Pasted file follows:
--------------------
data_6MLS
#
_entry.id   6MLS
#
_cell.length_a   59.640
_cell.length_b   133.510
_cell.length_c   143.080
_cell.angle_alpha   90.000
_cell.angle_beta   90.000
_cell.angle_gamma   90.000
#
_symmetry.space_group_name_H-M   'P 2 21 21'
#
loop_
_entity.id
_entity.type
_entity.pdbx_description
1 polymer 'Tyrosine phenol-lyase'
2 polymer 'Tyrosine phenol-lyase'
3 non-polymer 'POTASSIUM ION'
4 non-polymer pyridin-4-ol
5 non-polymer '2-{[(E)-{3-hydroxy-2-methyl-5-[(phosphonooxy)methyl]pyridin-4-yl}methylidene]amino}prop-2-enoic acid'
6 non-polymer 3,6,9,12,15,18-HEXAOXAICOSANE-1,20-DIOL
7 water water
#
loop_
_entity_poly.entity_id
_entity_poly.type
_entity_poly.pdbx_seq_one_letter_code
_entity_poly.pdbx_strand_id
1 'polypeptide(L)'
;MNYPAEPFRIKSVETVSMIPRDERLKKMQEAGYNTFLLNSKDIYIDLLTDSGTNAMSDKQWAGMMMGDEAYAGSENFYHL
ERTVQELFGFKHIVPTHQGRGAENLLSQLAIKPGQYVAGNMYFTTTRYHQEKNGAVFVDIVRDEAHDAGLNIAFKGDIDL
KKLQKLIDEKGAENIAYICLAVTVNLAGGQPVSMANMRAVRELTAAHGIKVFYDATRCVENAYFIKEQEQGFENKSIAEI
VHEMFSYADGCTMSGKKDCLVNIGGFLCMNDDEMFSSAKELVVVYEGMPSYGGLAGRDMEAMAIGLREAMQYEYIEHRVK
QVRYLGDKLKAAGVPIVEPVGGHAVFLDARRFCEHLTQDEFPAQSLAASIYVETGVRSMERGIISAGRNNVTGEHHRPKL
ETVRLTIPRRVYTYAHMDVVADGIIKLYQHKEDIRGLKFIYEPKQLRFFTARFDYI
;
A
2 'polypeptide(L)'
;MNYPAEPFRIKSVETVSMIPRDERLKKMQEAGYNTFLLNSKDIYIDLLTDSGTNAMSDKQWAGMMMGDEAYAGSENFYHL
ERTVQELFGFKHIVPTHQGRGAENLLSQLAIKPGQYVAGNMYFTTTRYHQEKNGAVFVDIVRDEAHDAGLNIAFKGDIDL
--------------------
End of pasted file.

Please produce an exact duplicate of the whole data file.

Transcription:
data_6MLS
#
_entry.id   6MLS
#
_cell.length_a   59.640
_cell.length_b   133.510
_cell.length_c   143.080
_cell.angle_alpha   90.000
_cell.angle_beta   90.000
_cell.angle_gamma   90.000
#
_symmetry.space_group_name_H-M   'P 2 21 21'
#
loop_
_entity.id
_entity.type
_entity.pdbx_description
1 polymer 'Tyrosine phenol-lyase'
2 polymer 'Tyrosine phenol-lyase'
3 non-polymer 'POTASSIUM ION'
4 non-polymer pyridin-4-ol
5 non-polymer '2-{[(E)-{3-hydroxy-2-methyl-5-[(phosphonooxy)methyl]pyridin-4-yl}methylidene]amino}prop-2-enoic acid'
6 non-polymer 3,6,9,12,15,18-HEXAOXAICOSANE-1,20-DIOL
7 water water
#
loop_
_entity_poly.entity_id
_entity_poly.type
_entity_poly.pdbx_seq_one_letter_code
_entity_poly.pdbx_strand_id
1 'polypeptide(L)'
;MNYPAEPFRIKSVETVSMIPRDERLKKMQEAGYNTFLLNSKDIYIDLLTDSGTNAMSDKQWAGMMMGDEAYAGSENFYHL
ERTVQELFGFKHIVPTHQGRGAENLLSQLAIKPGQYVAGNMYFTTTRYHQEKNGAVFVDIVRDEAHDAGLNIAFKGDIDL
KKLQKLIDEKGAENIAYICLAVTVNLAGGQPVSMANMRAVRELTAAHGIKVFYDATRCVENAYFIKEQEQGFENKSIAEI
VHEMFSYADGCTMSGKKDCLVNIGGFLCMNDDEMFSSAKELVVVYEGMPSYGGLAGRDMEAMAIGLREAMQYEYIEHRVK
QVRYLGDKLKAAGVPIVEPVGGHAVFLDARRFCEHLTQDEFPAQSLAASIYVETGVRSMERGIISAGRNNVTGEHHRPKL
ETVRLTIPRRVYTYAHMDVVADGIIKLYQHKEDIRGLKFIYEPKQLRFFTARFDYI
;
A
2 'polypeptide(L)'
;MNYPAEPFRIKSVETVSMIPRDERLKKMQEAGYNTFLLNSKDIYIDLLTDSGTNAMSDKQWAGMMMGDEAYAGSENFYHL
ERTVQELFGFKHIVPTHQGRGAENLLSQLAIKPGQYVAGNMYFTTTRYHQEKNGAVFVDIVRDEAHDAGLNIAFKGDIDL